Those facilities could not be located within 200 meters of a school, and each given city or district could only have one club for every 6,000 residents, and there would be a limit of 500 members per club. A social club permit would be valid for up to seven years, with the possibility of receiving an extension after five years. Membership to the clubs would have to last at least two months under the draft bill.

summary of the legislation also outlines estimates of the costs of implementing and regulating the program, as well as savings from reduced enforcement and new revenue that’s expected to be created through wage taxes from people working at cannabis clubs.

Officials are also planning to introduce a complementary second measure that would establish pilot programs for commercial sales in cities throughout the country. That legislation is expected to be unveiled after its submitted to the European Commission for review.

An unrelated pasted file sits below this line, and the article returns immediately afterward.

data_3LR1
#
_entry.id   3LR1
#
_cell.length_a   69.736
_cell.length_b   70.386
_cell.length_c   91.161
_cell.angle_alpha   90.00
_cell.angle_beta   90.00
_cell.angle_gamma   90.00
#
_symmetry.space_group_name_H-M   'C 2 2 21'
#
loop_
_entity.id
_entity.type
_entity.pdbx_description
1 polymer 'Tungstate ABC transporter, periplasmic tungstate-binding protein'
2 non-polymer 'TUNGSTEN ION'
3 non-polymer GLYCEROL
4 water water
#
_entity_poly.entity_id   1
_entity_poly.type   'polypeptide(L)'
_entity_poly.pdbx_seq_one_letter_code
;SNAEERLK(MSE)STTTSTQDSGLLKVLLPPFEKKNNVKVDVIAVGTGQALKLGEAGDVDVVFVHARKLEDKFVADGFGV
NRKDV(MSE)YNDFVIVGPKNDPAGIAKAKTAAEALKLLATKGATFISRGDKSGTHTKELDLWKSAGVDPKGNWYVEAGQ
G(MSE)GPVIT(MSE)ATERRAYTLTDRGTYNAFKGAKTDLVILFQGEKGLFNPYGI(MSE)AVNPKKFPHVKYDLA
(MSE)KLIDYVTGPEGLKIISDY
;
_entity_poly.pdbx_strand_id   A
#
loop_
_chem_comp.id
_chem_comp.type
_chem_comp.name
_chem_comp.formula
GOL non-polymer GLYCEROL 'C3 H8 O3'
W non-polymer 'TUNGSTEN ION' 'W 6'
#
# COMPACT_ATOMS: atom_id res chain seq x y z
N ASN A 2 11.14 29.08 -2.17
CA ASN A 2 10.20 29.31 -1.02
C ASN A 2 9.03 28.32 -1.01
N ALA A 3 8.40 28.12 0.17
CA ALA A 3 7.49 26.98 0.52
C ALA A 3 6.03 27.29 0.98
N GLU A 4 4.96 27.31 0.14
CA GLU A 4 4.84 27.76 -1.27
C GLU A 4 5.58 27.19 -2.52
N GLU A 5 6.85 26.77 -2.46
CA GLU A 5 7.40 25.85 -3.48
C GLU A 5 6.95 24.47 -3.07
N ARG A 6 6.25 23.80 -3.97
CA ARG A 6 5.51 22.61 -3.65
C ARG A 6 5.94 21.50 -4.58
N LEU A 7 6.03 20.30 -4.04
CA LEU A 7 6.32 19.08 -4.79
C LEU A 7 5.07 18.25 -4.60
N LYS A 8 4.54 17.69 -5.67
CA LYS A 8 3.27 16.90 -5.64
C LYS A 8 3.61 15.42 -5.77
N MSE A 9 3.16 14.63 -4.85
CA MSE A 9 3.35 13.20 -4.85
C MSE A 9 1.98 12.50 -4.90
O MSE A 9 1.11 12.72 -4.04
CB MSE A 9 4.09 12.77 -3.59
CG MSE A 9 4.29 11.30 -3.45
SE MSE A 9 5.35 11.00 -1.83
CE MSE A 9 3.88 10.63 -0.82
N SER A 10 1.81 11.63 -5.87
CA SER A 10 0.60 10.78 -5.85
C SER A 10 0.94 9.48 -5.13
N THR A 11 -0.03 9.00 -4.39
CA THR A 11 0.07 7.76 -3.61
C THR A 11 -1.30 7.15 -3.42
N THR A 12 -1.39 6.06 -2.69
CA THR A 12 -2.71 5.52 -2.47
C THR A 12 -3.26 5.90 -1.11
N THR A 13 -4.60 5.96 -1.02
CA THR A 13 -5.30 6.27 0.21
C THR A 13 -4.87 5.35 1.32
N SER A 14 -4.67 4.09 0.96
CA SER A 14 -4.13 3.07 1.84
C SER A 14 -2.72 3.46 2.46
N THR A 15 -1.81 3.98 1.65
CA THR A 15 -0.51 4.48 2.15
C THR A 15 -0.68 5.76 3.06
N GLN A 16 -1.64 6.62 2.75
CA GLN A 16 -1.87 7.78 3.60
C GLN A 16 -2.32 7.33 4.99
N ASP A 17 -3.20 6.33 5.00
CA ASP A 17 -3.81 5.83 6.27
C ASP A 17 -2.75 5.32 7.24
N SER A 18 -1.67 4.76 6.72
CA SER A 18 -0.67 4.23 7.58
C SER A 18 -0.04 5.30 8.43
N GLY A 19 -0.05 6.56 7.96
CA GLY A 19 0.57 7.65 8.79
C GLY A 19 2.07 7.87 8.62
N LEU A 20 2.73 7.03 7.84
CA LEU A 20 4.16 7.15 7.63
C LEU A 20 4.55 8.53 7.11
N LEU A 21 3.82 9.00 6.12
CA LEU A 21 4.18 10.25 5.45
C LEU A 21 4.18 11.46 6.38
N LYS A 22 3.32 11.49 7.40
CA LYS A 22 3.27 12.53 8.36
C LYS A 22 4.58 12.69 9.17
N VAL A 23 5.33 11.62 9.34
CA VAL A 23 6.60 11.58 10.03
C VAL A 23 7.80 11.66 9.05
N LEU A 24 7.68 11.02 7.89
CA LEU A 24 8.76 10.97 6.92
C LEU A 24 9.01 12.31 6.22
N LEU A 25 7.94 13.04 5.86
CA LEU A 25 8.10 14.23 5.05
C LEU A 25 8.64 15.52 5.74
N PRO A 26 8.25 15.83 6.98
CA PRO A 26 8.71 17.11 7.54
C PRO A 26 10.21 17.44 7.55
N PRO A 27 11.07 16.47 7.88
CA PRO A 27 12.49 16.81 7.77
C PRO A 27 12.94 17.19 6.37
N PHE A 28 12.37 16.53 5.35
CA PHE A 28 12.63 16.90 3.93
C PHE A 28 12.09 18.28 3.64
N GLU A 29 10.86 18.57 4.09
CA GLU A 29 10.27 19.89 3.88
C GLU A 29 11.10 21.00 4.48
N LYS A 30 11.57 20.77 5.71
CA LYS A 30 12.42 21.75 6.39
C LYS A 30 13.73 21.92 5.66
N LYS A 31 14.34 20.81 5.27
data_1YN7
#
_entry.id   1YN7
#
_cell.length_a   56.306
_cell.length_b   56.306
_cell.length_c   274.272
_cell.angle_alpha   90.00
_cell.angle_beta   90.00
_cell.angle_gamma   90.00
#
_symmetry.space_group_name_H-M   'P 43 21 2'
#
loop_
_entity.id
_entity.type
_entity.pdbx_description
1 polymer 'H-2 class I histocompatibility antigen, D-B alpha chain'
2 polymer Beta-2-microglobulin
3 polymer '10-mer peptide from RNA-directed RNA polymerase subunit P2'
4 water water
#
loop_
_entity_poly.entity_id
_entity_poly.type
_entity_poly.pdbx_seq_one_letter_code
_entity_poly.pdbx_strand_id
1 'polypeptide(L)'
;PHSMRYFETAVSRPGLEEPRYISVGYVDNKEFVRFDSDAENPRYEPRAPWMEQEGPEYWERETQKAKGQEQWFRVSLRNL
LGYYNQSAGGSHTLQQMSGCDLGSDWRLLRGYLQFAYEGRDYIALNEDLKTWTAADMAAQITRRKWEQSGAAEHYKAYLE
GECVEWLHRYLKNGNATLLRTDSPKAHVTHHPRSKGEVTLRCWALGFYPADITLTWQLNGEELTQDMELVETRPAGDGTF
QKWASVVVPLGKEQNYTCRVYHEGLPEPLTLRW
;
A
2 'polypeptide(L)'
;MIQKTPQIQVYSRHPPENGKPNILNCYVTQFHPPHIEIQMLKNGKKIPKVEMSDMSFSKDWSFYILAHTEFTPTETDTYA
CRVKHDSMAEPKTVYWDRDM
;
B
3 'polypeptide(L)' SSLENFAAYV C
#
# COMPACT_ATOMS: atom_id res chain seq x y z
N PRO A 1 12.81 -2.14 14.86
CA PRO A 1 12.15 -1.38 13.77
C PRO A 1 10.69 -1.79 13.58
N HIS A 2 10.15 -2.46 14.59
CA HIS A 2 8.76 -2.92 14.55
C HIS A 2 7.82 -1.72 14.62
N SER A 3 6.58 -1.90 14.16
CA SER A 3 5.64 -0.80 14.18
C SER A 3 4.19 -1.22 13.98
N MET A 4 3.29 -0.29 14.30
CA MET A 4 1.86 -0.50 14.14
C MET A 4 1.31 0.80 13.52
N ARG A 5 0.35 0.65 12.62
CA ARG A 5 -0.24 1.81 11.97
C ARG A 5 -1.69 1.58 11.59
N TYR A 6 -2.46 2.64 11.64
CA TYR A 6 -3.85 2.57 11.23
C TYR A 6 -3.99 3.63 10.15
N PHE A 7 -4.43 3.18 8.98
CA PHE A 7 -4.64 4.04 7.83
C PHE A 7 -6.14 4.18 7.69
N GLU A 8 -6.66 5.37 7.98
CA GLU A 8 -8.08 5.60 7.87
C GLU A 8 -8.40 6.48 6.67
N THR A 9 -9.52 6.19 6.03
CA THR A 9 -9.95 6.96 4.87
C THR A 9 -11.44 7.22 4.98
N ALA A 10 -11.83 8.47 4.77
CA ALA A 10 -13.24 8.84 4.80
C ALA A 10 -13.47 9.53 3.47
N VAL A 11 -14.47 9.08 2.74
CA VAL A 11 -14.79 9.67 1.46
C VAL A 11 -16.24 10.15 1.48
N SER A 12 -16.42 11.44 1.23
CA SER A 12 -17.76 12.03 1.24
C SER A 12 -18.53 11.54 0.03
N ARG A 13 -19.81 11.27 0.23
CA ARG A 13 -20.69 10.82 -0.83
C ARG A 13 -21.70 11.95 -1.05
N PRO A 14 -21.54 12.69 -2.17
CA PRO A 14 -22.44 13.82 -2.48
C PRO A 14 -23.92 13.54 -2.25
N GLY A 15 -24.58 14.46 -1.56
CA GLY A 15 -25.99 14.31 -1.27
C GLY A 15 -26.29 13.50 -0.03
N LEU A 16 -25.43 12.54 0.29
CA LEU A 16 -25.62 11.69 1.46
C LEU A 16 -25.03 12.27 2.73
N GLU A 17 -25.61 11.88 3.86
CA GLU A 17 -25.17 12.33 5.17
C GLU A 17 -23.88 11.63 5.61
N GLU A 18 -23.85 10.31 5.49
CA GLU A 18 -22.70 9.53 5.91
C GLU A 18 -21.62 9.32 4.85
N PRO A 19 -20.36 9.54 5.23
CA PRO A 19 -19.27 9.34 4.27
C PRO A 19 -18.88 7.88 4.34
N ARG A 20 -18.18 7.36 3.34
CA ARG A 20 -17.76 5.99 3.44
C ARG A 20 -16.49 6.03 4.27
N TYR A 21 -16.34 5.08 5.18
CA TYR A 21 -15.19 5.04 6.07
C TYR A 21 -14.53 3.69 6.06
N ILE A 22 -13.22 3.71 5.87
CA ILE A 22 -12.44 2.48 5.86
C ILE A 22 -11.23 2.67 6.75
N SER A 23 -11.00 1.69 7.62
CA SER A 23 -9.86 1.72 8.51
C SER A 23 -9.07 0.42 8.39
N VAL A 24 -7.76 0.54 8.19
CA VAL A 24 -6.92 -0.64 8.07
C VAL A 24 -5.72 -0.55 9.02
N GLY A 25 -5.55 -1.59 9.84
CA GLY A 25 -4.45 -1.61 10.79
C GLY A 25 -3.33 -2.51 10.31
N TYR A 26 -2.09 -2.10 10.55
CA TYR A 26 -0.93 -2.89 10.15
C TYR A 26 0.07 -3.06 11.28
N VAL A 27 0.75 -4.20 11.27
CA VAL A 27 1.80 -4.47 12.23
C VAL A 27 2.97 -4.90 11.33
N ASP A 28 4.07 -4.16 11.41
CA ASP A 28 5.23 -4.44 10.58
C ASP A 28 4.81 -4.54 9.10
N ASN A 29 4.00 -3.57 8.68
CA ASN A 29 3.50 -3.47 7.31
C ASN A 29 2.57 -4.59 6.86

The measure as previously described by officials would allow cannabis sales at retailers in select jurisdictions as part of the pilot program that would allow the country to assess further reform over five years. Specifically, officials would study the impact of the shops on consumption trends and the illicit market. Localities would need to opt in to allow the stores to operate.

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Several medical and law enforcement associations have voiced opposition to the legalization proposal, but Lauterbach, the health minister, has emphasized that the reform will be coupled with a “major campaign” to educate the public about the risks of using cannabis.

He first shared details about the revised legalization plan in April. The next month, he distributed the legislative text to cabinet officials.

Formal legislation detailing the government’s previously announced framework was initially set to be released by the end of the first quarter of 2023, but that timeline was extended “due to scheduling reasons” as officials worked to revise it in order to avoid a potential conflict with international laws.